martedì 24 gennaio 2017

Hospital de la caridad - Sivglia







Charity Hospital. Seville


The building has not changed much since the 17th century. The Charity Hospital is set up around two twin patios. At the centre of each one there is a fountain, one with a statue of the Charity and the other of the Mercy, elaborated in Genoa in 1682.
If you pay attention you’ll notice that these courtyards are typical patios sevillanos, more austere and sober though. They have the same structure that you can also see at the Casa de Pilatos or the Palacio de Lebrija. All inherited from the Arabs… (you can also admire some excellent examples at the Alcázar).


On top of it, the patio is decorated with seven tiled panels of 1700 from Holland, representing scenes of the Old and New Testament. Absolutely marvelous!


The church’s façade is impressive and very original. It is decorated with five blue and white tiled panels. Each one represents Saint George, Saint James (Santiago), Faith, Hope and Charity. If you didn’t notice them before entering the Hospital, save some time to do so when you exit the building.


Inside, the church is magnificent. All the decoration was planned by Mañara. It is one of the most beautiful churches in Seville and, by far, my favorite one (followed by the church of the Hospital de los Venerables).


Mañara had also the idea of decorating the church with paintings that would illustrate his ideals: the rejection of the mundane vanities and the exaltation of the mercy acts. These art pieces were commissioned to very important painters such as Bartolomé Esteban Murillo, Juan de Valdés Leal and sculptors like Pedro Roldán and Bernardo Simón de Pineda.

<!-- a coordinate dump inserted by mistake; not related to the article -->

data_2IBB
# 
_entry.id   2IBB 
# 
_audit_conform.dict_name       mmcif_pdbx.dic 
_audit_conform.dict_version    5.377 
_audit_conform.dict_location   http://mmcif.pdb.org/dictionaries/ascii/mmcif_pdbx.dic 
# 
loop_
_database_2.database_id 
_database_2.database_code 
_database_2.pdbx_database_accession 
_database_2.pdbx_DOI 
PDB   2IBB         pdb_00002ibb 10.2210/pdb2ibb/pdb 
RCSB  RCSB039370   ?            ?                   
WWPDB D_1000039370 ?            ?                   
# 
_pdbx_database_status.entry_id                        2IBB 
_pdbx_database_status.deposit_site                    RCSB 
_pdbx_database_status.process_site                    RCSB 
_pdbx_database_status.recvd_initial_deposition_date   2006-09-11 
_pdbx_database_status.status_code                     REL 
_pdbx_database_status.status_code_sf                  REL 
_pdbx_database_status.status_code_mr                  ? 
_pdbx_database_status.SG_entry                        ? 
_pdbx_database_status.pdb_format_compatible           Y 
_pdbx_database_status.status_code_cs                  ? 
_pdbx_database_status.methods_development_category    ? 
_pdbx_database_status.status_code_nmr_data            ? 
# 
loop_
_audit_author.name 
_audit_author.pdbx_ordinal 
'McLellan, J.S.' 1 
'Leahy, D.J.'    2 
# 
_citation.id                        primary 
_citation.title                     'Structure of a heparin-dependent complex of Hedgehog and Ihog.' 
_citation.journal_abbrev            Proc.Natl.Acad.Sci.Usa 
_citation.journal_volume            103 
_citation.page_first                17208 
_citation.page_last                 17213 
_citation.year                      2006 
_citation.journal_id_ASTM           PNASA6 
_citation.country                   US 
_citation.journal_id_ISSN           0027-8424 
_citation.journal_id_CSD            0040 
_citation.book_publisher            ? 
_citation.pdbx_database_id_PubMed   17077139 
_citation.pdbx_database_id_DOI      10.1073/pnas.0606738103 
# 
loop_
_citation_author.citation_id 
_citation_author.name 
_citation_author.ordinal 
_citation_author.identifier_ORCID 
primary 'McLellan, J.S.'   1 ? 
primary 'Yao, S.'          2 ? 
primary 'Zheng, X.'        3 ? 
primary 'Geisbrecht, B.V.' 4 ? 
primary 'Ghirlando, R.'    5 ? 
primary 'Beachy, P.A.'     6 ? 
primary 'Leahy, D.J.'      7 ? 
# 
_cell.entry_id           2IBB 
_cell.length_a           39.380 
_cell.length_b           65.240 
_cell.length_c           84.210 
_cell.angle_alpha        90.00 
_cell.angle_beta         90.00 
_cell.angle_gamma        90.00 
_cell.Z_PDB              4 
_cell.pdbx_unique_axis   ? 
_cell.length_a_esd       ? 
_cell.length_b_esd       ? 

The altarpiece by Simón de Pineda is completely Baroque, very elaborated and covered in gold. The great sculpture represents Christ’s Burial, referring to the mission of the Brotherhood (bury the executed and the drowned). It was done by Roldán and colored by Valdés Leal.


Murillo painted six masterpieces about mercy. Unfortunately, four of them were stolen in 1810 by the French marshal Soult. When he died, his heirs sold the paintings and they can be found today in the most important museums around the world…
Still, the church preserves much of its original aspect and the remaining paintings, spread all over the nave, are awesome

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